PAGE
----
1. A happy team has a supportive leader. A happy team has a leader who is engaged and supportive—and leaders with that style will go much further than either micromanagers or aloof directors. People are much more willing to go the extra mile if they know their team leader is willing to roll their sleeves up and pitch in when necessary. They need to know their leader is someone they can count on when the going gets tough.

    2. A happy team has an inclusive culture. One key to a happy team is to create an environment where people feel free to discuss ideas openly and to disagree with each other before reaching consensus—or, at the very least, a compromise that everyone can live with.  If the culture is right, the conversation will be honest and the communication will find common ground. Make sure your team atmosphere is one where new ideas are welcomed, healthy debate is encouraged and everyone works toward the same goals of trust, respect and success.

    3. A happy team has opportunities for learning. When team members feel that the organization and leadership are invested in their career, they feel valued—which in turn makes them feel happier and more productive, innovative and creative. Team members are also invigorated by feeling that they’re growing and not just standing still. Extend as many opportunities as possible for learning and professional development.

    4. A happy team has up-to-date tools that work well. Teams work at their best when they know they’re equipped to do their job properly. Tools that are outdated or that don’t work well make the workplace stressful and frustrating. When setting goals for your team, make sure that they have the tools and training to accomplish they need.

    5. A happy team has ongoing feedback and clear communication. Good communication skills build trusting relationship and cultivate happy people. That means you need to be as skilled at listening as at speaking and writing. Allocate ongoing time for feedback, making sure communication is honest, truthful and straightforward. Teamwork thrives in an environment where communication is valued.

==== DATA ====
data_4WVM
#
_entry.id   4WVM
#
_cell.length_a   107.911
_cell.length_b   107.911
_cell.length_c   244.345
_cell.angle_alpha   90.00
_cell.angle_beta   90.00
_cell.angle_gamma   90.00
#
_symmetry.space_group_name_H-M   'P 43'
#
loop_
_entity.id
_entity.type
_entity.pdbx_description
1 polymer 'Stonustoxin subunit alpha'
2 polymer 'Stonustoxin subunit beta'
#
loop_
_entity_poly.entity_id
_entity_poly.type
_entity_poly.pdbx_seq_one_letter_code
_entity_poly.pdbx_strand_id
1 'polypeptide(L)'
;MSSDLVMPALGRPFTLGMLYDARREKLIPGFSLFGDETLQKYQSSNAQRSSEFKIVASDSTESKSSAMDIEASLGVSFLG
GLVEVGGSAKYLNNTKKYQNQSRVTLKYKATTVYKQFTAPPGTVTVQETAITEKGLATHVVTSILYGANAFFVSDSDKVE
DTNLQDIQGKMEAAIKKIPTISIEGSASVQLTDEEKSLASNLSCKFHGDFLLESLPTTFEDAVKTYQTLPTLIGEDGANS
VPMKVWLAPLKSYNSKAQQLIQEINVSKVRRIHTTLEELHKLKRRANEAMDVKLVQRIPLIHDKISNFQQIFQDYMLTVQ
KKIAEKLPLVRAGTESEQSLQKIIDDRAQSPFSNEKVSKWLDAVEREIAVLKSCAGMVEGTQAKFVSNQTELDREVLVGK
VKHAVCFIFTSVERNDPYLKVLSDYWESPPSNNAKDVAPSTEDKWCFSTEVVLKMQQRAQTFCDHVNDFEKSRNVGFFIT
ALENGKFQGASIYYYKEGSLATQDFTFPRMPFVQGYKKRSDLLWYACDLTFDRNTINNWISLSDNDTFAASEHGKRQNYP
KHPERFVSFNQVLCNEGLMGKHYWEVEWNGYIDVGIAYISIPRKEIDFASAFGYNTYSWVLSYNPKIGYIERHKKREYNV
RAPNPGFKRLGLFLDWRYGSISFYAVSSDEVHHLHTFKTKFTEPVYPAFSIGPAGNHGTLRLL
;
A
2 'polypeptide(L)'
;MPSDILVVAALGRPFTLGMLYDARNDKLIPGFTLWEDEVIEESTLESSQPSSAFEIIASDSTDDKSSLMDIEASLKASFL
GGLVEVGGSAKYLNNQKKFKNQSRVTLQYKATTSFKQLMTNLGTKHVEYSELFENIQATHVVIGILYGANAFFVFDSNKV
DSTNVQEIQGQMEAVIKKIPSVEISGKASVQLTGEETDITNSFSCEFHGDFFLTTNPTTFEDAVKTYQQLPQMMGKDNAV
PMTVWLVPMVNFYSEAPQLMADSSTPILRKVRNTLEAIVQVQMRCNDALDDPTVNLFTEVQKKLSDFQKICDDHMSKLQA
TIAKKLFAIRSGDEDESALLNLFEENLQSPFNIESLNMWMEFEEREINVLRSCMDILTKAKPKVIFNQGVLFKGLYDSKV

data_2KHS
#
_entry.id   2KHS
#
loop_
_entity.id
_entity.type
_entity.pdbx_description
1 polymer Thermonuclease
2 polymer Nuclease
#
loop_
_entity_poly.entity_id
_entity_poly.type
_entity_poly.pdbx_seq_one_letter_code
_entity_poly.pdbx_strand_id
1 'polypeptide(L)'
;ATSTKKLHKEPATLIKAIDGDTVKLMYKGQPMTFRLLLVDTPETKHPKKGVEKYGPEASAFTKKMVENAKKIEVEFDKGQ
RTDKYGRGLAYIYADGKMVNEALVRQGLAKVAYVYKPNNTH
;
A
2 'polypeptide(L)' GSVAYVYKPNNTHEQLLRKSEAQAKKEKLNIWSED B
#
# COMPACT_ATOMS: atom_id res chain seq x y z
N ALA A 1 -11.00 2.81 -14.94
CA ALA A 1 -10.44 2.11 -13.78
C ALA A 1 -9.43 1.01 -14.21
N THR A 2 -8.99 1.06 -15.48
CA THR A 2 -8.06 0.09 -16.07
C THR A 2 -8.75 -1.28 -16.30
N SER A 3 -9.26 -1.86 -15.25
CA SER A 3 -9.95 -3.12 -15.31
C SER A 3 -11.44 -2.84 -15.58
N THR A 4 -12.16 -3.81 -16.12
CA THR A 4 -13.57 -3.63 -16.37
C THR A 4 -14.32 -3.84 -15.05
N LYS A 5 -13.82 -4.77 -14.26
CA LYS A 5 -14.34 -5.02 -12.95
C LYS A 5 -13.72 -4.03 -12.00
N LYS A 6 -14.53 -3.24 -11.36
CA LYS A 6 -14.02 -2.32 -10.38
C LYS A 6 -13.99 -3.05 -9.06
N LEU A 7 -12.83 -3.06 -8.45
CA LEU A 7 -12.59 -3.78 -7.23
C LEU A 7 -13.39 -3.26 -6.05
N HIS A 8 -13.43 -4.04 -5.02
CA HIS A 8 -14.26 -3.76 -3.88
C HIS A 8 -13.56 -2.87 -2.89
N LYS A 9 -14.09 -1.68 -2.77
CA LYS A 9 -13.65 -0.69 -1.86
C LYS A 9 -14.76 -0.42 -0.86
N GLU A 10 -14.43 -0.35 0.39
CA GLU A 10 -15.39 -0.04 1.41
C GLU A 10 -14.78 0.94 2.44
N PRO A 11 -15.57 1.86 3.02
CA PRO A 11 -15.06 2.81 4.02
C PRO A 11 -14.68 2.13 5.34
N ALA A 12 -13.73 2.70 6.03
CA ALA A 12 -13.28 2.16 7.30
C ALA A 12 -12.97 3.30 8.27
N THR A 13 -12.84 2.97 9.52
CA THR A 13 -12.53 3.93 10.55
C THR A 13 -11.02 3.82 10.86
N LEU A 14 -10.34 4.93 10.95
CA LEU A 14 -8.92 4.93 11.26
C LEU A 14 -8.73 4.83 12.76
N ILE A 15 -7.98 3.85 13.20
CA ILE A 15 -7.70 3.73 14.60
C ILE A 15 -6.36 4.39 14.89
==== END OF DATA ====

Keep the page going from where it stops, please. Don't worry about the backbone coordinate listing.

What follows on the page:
6. A happy team knows mistakes are acceptable. While you should be able to expect consistently high performance from your team, mistakes and errors are inevitable. A positive working culture is one where employees are not made to feel that a mistake is unacceptable or fatal. The best teams make mistakes—and then learn from them. Avoid blaming or shaming people when they make a mistake.

    7. A happy team receives appreciation and recognition. When your team does something above and beyond, something unexpected, something that impresses you—express appreciation and recognition as loudly and publically as possible. It’s a no-brainer: making people feel valued it one of the easiest things you can do to foster a positive workplace culture and a happy team.

    Everyone in the organization, from the top down, is responsible for designing and building a positive environment and culture where people can be happy, where everyone makes a contribution, where everyone counts.

    Lead from within: Happy people make happy teams, and happy teams know what they want and how to navigate toward it together.

    N A T I O N A L   B E S T S E L L E R


    What Gets Between You and Your Greatness

    After decades of coaching powerful executives around the world, Lolly Daskal has observed that leaders rise to their positions relying on a specific set of values and traits. But in time, every executive reaches a point when their performance suffers and failure persists. Very few understand why or how to prevent it.

    buy now

    Additional Reading you might enjoy:


    Photo Credit: Getty Images

    The post 7 Ways To Keep Your Team Happy And Motivated appeared first on Lolly Daskal.

  • feedwordpress 09:00:51 on 2017/10/31 Permalink
    Tags: , , , Life Principles, Life Skills, Values,   

    12 Successful Leadership Principles That Never Grow Old